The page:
This year marks the 100th anniversary of Warren County 4-H. The first year, the county’s 4-H'ers displayed their projects at the Covington fair. The following year it was held at the Clint Butler farm at Carbondale, Ind.

From 1921 to 1925, the fair was on the Elm Grove Farm, 3 miles north of Williamsport. Projects were displayed in the county courthouse and livestock housed south of town from 1926 to 1938.

When a suitable place could no longer be located in Williamsport, the fair was held at the county farm from 1939 to 1947. Following the 1947 fair, the 4-H Fair board had an open meeting to discuss the fair’s location. Although there were disagreements at to the location, everyone agreed there should be a permanent fairground. A committee was appointed to locate a suitable site.

In April 1948, the Warren County Fair Board met and tentatively agreed to conduct the 4-H fair once again at the county farm. In May, the fair board met with the Williamsport Lions Club and the town trustees to sign a 99-year lease to locate the fair at the Lions Club Park.

A goal of $5,000 was set for the county and approximately $500 per township in which to purchase supplies. Electric lights, outside toilets and city water would be provided.

Drives connecting the park to Indiana Route 28 through the Clark property and Fourth Street were added. A lease with the Butts heirs provided additional ground for commercial exhibits. This was the first time since the end of WWII that dealers had enough machinery on hand to have an exhibit.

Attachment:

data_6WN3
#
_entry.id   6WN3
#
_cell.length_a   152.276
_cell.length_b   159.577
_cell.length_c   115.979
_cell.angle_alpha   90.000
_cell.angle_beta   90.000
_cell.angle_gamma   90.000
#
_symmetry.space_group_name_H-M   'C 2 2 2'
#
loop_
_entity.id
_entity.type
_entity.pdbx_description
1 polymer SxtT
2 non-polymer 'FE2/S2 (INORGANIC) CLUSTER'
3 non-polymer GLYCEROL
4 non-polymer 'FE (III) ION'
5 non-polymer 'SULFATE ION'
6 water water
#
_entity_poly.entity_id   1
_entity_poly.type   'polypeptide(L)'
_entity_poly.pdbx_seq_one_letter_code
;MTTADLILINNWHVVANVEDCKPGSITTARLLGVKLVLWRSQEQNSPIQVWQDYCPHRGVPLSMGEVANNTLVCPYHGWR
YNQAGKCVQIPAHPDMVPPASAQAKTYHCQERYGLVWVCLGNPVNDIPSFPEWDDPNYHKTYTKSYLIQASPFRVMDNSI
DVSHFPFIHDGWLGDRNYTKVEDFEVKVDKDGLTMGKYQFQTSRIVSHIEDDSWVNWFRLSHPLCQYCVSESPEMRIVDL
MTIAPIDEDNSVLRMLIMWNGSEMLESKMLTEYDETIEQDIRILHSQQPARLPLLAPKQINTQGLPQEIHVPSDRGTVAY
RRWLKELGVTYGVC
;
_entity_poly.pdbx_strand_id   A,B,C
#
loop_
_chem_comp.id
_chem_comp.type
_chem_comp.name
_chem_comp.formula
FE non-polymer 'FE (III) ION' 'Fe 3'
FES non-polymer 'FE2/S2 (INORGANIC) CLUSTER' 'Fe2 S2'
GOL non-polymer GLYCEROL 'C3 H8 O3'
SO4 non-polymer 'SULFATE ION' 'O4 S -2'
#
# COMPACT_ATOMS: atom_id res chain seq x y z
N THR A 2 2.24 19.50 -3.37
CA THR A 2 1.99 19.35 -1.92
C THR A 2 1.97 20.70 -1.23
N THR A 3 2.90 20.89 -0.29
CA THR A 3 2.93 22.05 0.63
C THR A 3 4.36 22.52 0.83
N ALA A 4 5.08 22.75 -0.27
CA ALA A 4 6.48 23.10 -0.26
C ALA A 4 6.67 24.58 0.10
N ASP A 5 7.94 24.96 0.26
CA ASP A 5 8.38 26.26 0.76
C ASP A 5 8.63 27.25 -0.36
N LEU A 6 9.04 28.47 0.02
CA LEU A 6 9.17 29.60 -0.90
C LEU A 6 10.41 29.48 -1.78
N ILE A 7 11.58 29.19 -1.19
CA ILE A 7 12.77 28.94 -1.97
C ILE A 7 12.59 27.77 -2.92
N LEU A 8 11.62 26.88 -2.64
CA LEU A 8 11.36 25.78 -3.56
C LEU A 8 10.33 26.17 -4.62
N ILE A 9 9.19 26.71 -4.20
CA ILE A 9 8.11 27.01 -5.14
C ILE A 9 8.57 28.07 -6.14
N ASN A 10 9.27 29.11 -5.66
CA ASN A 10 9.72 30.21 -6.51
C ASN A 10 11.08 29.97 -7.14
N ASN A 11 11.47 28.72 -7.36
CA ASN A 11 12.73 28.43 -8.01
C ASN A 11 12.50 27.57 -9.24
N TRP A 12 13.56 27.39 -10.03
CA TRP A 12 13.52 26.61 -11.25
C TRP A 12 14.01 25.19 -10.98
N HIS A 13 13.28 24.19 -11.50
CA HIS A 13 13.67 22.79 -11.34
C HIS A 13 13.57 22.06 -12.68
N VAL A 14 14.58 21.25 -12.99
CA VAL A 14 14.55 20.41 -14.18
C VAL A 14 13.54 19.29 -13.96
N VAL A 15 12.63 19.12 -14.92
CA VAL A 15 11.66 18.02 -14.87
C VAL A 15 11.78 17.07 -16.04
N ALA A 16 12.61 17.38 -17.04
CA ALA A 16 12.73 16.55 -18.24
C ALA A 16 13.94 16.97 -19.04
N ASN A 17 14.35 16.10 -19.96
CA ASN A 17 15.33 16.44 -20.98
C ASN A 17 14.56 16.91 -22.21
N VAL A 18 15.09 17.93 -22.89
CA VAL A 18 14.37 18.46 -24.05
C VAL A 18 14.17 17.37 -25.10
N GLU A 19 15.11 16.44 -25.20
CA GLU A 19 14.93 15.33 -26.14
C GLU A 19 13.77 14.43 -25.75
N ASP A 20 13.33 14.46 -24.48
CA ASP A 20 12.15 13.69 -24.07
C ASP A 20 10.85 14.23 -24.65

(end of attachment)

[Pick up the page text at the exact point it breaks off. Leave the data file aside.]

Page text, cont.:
The Lions agreed to sponsor the construction of a 40x75 foot building in which to exhibit girls’ 4-H projects. It would have two restrooms, a kitchen, fireplace, stage, dressing rooms and be furnished with tables and benches for picnics during the summer. Members of the Lions Club donated their time in the evenings to help with the foundation.

The fair board would build a 48-foot by 160-foot swine and cattle building in time for the 1948 fair. Those who donated logs included: Clarence Bowlus, Ralph Youngblood, Ernest Banning, Gerd Ehler, Harold Schlosser, David Benson, Warren Smith, Robert Eberly and son, Lee Bisner, Raymond Bisner, Amos Speck, Jacob St. John, and Lawrence Wilson.

Trucks and labor were also donated to haul the logs to the saw mill. Approximately 12,000 feet of timber were cut. Percy Cating, a carpenter from West Lebanon, was hired to supervise the volunteers in the building’s construction. Dean Bell donated several hours to level the ground with his bulldozer.

A plea for volunteers appeared in the July 29 newspaper in order to finish the hog and cattle building in time for the August 18 fair. Approximately 50 head of cattle and more than 100 hogs were housed in the new building.

In October, the fair board and Lions club dedicated the new buildings. About 400 people attended.

Terri Wargo writes for the Warren County (Indiana) Historical Society.